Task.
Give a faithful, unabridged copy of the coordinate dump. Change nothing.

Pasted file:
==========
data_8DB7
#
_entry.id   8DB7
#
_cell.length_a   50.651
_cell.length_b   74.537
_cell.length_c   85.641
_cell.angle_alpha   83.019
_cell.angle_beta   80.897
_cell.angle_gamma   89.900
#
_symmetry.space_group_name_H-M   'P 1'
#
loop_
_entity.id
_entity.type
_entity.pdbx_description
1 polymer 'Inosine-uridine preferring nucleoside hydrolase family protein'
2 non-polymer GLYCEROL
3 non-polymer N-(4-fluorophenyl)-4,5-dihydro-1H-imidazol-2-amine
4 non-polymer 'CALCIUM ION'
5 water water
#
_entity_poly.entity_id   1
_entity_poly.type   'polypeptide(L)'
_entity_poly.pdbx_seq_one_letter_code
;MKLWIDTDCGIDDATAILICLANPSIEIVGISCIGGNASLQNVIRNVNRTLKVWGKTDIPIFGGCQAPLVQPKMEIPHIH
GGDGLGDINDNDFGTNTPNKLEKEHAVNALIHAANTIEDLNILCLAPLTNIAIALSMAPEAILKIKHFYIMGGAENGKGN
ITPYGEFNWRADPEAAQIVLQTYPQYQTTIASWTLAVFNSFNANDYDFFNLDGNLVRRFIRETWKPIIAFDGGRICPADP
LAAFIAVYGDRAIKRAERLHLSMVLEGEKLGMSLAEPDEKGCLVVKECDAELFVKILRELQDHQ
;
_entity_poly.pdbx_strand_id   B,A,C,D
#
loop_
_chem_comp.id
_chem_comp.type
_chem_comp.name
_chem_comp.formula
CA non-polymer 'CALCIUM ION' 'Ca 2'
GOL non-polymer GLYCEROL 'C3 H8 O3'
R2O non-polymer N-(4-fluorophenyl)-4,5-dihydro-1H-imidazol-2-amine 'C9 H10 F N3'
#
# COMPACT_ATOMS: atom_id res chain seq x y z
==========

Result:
data_8DB7
#
_entry.id   8DB7
#
_cell.length_a   50.651
_cell.length_b   74.537
_cell.length_c   85.641
_cell.angle_alpha   83.019
_cell.angle_beta   80.897
_cell.angle_gamma   89.900
#
_symmetry.space_group_name_H-M   'P 1'
#
loop_
_entity.id
_entity.type
_entity.pdbx_description
1 polymer 'Inosine-uridine preferring nucleoside hydrolase family protein'
2 non-polymer GLYCEROL
3 non-polymer N-(4-fluorophenyl)-4,5-dihydro-1H-imidazol-2-amine
4 non-polymer 'CALCIUM ION'
5 water water
#
_entity_poly.entity_id   1
_entity_poly.type   'polypeptide(L)'
_entity_poly.pdbx_seq_one_letter_code
;MKLWIDTDCGIDDATAILICLANPSIEIVGISCIGGNASLQNVIRNVNRTLKVWGKTDIPIFGGCQAPLVQPKMEIPHIH
GGDGLGDINDNDFGTNTPNKLEKEHAVNALIHAANTIEDLNILCLAPLTNIAIALSMAPEAILKIKHFYIMGGAENGKGN
ITPYGEFNWRADPEAAQIVLQTYPQYQTTIASWTLAVFNSFNANDYDFFNLDGNLVRRFIRETWKPIIAFDGGRICPADP
LAAFIAVYGDRAIKRAERLHLSMVLEGEKLGMSLAEPDEKGCLVVKECDAELFVKILRELQDHQ
;
_entity_poly.pdbx_strand_id   B,A,C,D
#
loop_
_chem_comp.id
_chem_comp.type
_chem_comp.name
_chem_comp.formula
CA non-polymer 'CALCIUM ION' 'Ca 2'
GOL non-polymer GLYCEROL 'C3 H8 O3'
R2O non-polymer N-(4-fluorophenyl)-4,5-dihydro-1H-imidazol-2-amine 'C9 H10 F N3'
#
# COMPACT_ATOMS: atom_id res chain seq x y z